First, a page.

Community-Based Participatory Research: A strategy for Building Healthy Communities and Promoting Health through Policy Change

Meredith Minkler, et. al.

PolicyLink, partnering with the University of California’s School of Public Health, released this paper, which promotes participatory research as a critical component for community-driven effort to improve health and foster policy-level change.  Drawing on eight best practices from around the country and from six case studies from California, the paper demonstrates how community-based participatory research (CBPR) works to improve community well being. One promising CBPR practice is asset identification, where communities identify and validate their own strengths and capabilities to better address community problems or concerns.

Evaluating Community-University Partnerships

Kenneth M. Reardon
Communities and Banking

Community groups are finding partners in local colleges and universities to fight deindustrialization, suburbanization, and disinvestment.

Courses in Courage

Richard A. Couto

Today, efforts are under way at a number of universities to promote community engagement. In developing these efforts, current activists would do well to learn from the experiences of a previous generation of similarly minded scholars at Antioch University in Ohio. Edited by Richard Couto, a founding member of Antioch's Ph.D. "Leadership of Change" program, Courses in Courage includes essays by six Antioch professors who, starting in the McCarthy years of the 1950s, helped make Antioch College a national center of an activist scholarship deeply rooted in social goals and values.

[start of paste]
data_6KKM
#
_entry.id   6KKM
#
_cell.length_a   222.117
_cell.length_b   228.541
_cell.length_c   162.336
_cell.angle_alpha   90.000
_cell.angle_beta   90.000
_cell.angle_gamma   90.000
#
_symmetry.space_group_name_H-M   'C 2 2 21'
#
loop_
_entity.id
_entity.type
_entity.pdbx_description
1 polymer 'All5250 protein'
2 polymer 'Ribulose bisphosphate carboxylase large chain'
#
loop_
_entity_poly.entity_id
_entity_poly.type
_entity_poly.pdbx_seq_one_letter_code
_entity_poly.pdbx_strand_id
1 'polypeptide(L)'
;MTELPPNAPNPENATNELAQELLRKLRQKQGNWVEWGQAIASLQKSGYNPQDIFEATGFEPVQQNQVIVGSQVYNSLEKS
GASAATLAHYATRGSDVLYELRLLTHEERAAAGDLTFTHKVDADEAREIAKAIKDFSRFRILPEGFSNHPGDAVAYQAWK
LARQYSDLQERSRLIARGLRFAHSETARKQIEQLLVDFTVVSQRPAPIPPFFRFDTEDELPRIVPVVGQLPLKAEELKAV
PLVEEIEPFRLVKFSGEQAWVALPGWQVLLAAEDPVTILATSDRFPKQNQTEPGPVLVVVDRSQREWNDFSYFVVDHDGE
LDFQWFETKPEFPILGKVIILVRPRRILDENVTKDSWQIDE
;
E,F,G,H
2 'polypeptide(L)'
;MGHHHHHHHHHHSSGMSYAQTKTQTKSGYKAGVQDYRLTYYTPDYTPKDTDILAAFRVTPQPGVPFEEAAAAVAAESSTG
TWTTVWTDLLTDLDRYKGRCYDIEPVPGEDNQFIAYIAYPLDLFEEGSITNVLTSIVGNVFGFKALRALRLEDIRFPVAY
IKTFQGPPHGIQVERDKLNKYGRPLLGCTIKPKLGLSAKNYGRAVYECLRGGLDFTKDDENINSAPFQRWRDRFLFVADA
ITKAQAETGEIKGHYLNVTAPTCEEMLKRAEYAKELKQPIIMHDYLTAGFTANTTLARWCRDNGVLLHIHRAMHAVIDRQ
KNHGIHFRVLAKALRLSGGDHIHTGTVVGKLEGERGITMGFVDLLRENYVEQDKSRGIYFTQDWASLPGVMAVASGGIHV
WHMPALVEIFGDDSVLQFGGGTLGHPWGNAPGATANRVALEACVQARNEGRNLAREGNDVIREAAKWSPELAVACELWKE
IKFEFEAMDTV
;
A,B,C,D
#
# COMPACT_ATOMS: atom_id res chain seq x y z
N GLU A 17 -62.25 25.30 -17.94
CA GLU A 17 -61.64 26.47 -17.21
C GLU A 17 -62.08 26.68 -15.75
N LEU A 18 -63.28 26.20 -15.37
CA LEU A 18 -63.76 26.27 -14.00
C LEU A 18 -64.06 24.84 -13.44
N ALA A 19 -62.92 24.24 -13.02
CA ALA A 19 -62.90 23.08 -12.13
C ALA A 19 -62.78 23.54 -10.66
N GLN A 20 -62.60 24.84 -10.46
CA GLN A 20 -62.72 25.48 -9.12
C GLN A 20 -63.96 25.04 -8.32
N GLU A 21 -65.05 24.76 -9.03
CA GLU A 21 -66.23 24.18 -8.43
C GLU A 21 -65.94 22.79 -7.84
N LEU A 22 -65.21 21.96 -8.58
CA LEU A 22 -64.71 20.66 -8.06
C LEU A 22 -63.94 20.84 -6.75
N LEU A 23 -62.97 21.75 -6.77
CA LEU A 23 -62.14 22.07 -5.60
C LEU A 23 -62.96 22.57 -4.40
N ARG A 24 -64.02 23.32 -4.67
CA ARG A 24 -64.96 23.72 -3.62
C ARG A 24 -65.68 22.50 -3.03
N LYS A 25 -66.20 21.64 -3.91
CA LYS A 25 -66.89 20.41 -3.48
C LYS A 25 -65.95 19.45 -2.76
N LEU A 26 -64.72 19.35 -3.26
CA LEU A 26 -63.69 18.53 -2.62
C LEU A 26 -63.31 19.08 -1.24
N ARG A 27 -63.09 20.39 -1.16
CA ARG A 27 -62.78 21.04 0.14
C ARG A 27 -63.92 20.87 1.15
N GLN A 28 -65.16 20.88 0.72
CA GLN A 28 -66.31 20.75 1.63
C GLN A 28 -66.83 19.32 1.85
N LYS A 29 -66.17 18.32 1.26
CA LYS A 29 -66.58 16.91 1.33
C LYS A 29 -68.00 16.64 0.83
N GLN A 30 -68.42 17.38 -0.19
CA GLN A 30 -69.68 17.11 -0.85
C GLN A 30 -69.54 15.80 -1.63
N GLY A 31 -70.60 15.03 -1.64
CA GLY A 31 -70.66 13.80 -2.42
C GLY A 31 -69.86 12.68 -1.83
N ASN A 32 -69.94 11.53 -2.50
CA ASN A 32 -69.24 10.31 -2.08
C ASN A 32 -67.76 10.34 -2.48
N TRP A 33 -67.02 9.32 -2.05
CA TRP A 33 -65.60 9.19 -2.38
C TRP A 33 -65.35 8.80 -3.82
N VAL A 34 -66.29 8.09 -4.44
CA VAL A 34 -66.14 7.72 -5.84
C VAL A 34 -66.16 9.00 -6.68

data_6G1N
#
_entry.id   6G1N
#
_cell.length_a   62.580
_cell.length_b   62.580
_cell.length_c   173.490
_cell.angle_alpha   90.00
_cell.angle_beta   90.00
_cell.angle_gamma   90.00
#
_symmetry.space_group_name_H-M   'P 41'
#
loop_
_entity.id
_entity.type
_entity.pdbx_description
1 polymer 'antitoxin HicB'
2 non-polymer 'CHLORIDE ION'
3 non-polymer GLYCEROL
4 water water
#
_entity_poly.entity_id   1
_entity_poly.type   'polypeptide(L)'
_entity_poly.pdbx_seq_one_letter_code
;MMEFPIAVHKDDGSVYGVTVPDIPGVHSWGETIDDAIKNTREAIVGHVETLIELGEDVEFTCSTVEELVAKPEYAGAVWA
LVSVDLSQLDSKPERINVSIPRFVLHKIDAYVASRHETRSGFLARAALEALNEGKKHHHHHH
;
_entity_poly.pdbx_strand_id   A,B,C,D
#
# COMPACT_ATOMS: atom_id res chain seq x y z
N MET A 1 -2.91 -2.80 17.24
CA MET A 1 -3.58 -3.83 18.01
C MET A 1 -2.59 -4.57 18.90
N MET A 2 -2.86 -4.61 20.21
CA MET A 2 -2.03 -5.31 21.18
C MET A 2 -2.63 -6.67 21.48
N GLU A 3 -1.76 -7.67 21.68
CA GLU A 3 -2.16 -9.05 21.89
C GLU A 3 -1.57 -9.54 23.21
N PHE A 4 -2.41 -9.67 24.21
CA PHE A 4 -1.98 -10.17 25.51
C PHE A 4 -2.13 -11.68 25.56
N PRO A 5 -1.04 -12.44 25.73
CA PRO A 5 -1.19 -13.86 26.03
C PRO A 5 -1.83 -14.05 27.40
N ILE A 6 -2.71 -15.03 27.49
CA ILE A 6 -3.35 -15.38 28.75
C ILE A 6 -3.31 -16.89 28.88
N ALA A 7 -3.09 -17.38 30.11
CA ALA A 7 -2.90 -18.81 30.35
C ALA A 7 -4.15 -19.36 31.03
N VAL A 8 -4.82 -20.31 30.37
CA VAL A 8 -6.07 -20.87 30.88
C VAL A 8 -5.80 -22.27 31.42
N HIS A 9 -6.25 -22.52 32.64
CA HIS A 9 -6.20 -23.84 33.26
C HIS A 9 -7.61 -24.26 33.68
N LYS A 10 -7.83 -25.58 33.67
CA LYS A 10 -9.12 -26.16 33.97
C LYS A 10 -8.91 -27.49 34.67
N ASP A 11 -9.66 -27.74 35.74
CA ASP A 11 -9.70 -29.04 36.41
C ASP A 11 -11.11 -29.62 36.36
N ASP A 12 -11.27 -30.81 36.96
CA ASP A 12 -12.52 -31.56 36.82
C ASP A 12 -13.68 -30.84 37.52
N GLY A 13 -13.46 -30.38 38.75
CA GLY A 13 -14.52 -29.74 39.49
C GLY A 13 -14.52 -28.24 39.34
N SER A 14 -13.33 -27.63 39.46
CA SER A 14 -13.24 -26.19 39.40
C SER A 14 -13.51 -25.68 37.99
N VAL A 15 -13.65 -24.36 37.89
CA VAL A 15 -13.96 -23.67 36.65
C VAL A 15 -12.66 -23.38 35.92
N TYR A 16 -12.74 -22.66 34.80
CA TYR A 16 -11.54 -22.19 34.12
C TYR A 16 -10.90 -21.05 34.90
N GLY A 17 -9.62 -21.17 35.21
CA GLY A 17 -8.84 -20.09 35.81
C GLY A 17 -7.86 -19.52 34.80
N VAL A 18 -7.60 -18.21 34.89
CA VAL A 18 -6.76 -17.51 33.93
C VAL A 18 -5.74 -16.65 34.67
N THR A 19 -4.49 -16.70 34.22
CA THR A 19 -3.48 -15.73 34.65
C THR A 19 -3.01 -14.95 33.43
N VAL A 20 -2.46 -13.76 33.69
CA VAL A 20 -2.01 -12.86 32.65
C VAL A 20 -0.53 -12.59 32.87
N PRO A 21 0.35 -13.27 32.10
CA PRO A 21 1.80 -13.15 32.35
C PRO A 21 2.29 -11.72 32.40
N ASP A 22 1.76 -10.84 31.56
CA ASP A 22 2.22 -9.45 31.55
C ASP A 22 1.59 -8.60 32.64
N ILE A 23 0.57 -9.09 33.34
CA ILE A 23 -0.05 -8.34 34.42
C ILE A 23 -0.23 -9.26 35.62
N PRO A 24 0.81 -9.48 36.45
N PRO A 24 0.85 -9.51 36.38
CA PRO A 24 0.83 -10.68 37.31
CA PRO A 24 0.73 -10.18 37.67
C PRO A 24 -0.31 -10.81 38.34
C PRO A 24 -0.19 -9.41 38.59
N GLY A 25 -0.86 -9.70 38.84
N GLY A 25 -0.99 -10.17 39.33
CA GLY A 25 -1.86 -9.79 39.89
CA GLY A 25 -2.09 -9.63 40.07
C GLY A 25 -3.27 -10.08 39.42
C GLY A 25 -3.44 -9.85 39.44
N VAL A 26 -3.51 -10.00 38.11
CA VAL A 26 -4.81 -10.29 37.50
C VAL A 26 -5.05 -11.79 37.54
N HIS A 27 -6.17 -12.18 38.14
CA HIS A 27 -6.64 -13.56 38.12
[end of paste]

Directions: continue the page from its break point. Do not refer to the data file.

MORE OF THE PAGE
The Road Half Traveled: University Engagement at a Crossroads

Rita Axelroth Hodges and Steve Dubb

Authored by Rita Axelroth Hodges and Steve Dubb as part of Michigan State University Press' series on Transformations in Higher Education, the book features ten in-depth cases and examines how universities, by pursuing an anchor institution mission to improve surrounding communities in cooperation with community partners, can positively impact the welfare of low-income residents.

University of Baltimore, Community Development Clinic

The Community Development Clinic of the University of Baltimore provides a wide variety of legal services to and advocacy for historically under-served communities in Baltimore. Students assist community associations, non-profit organizations, and small business owners with the legal aspects of formation, operations and financing, land use, real estate acquisition, and other matters.  Projects include representing community associations in negotiations for a community development plan, drafting and advocating state legislation to remove a legal impediment to the development of permanently affordable homeownership opportunities in Maryland, and helping a nonprofit organization acquire vacant land from the City.

Johns Hopkins Urban Health Institute

Established in 2000, The Johns Hopkins Urban Health Institute (UHI) aims to bring the resources of the Johns Hopkins institutions to the City of Baltimore, and especially East Baltimore (the community in which its medical center is located), to improve the community’s health and wellbeing.  To do so, its core programming focuses on building collaborations between Hopkins and the city around research, community projects, program planning/implementation and evaluation, and knowledge sharing and education.  It also runs a small grants program to stimulate community-university collaborations focused on advancing the health and wellbeing of area residents.